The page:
International Accounting Standard Board (IASB) is an independent, private-sector body (previously known as IASC), based in London. IASB is committed to develop and approve a single set of global accounting standards (that is known as International Financial Reporting Standards), which require transparent and comparable information in general purpose of financial statements.
The IASB arrogated its privately-funded accounting standard-setting responsibility for the establishment of a single set of global accounting standard (i.e. IFRS) w.e.f. 1st April 2001 From IASC, adopting all International Accounting Standards (IASs) and special interpretation committee in existence.
Functions of IASB
The IASB provides support and co-operation to the European Union and the International Organisation of Security Commission. The purposes of the conceptual framework of IASB are such as:
- Assist the board of IASB in developments of future International Financial Reporting Standard (IFRS) and the review of its existing IFRSs;
- Assist the board of directors in promoting the concept harmonisations of regulations, Accounting Standard, procedures and methods relating to the presentation of financial statements by reducing the number of alternative accounting treatments permitted by IFRS;
- Assist the National Standard- setting committees in the developing the National Standards;
- Assist the financial statements prepares to apply IFRS while preparing the financial statements;
- Assist the auditors to provide an opinion relating to financial statements whether IFRS guideline has complied while preparing the financial statements or not;
- Assist the users (investors, creditors, suppliers, employees, etc) of the financial statements in interpreting the information contained in the financial statements prepared in compliance with IFRSs as well as provide those who interested in the work of IASB about its approach to the formulations of IFRSs.
The primary functions of the IASB are as follows:-
Development and Creation of Global Accounting Standards
The primary purpose of the IASB is to develop a single set of high quality, understandable and enforcement accounting standard that require high quality, transparent and comparable information in financial statements as well as in the other financial reporting to help users of the financial statements to participate in the world’s capital market and to make economic decisions.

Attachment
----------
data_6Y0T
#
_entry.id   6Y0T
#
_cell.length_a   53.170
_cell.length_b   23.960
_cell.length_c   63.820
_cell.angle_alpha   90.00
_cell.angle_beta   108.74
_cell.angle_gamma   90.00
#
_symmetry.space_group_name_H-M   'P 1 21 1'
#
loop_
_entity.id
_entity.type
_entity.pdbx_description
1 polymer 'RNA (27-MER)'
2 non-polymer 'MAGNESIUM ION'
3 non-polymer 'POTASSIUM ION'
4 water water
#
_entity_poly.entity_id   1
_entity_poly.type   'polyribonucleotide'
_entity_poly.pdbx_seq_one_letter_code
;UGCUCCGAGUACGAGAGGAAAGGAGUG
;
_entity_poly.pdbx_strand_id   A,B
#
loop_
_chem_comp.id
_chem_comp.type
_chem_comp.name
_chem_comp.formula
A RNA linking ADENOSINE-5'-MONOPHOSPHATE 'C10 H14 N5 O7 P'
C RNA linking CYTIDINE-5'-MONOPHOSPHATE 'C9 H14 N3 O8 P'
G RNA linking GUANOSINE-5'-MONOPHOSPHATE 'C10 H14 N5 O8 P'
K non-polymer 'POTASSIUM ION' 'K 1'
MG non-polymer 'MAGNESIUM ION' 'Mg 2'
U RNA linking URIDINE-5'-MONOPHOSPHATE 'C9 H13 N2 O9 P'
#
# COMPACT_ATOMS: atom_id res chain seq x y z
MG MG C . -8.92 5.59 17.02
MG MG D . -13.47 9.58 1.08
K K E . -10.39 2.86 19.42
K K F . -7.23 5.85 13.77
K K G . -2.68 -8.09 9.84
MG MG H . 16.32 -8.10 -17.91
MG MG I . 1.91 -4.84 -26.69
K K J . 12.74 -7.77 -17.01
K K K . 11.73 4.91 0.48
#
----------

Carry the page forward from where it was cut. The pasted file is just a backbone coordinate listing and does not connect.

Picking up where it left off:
Enforcement of Standards
The IASB committee has the power to enforce the organisation to comply with the accounting standard that promotes the use and rigorous applications of those standards.
Systematic and in-depth research on enterprise
The function of the International Accounting Standard Board does in-depth research of special needs of small and medium-sized enterprise and emerging the economies in fulfilling the objective of harmonisation of an accounting standard.
Active convergence of Accounting Standards
The objectives of the IASB bring about the convergence of National accounting standard and IAS and IFRS to high quality, understandable and enforcement of Accounting Standards that require high quality and transparent information in the financial statements.
The goal of IASB is to make significant progress by identifying areas such as
- Conceptual framework of IFRSs;
- Fair value measurement;
- Financial statement presentations;
- Post-employment benefits;
- Revenue recognition;
- Liabilities and equities;
- Financial instrument;
- Intangible assets and lease.
We conclude that the primary function of the International Accounting Standard Board is more focused, and considering the changing global environment, and developing and maintaining the universal accounting standard for the promotion of its use and rigorous application of these accounting standards by the financial statements prepared. Several countries, including Brazil, Germany, India, Jamaica, Kenya etc. have taken a variety of approaches in implementing the IFRS with the main objective of enhancing national financial reporting practices in alignment with global level.
There are some challenges too in the way of implementing IFRSs. Lack of coherence in regulatory frameworks, insufficient legal backing of IFRS as reporting standard in a country, these are some practical challenges which are still posing as barriers for IFRS as a global standard.